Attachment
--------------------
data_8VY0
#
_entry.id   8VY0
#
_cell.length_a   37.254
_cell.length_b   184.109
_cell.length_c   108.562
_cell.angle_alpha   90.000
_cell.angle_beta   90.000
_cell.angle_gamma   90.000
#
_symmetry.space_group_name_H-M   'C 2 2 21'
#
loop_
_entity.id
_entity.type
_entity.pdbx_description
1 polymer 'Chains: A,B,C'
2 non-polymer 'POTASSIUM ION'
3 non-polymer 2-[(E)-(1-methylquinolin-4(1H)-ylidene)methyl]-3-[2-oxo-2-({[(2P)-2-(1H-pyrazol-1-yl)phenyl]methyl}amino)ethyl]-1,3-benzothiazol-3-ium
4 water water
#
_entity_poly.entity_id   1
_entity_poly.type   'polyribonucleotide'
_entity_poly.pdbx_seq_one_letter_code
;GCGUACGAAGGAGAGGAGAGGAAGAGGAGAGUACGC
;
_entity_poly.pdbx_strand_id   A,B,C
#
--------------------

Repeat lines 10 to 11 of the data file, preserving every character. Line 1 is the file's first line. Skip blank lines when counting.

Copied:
_cell.angle_gamma   90.000
#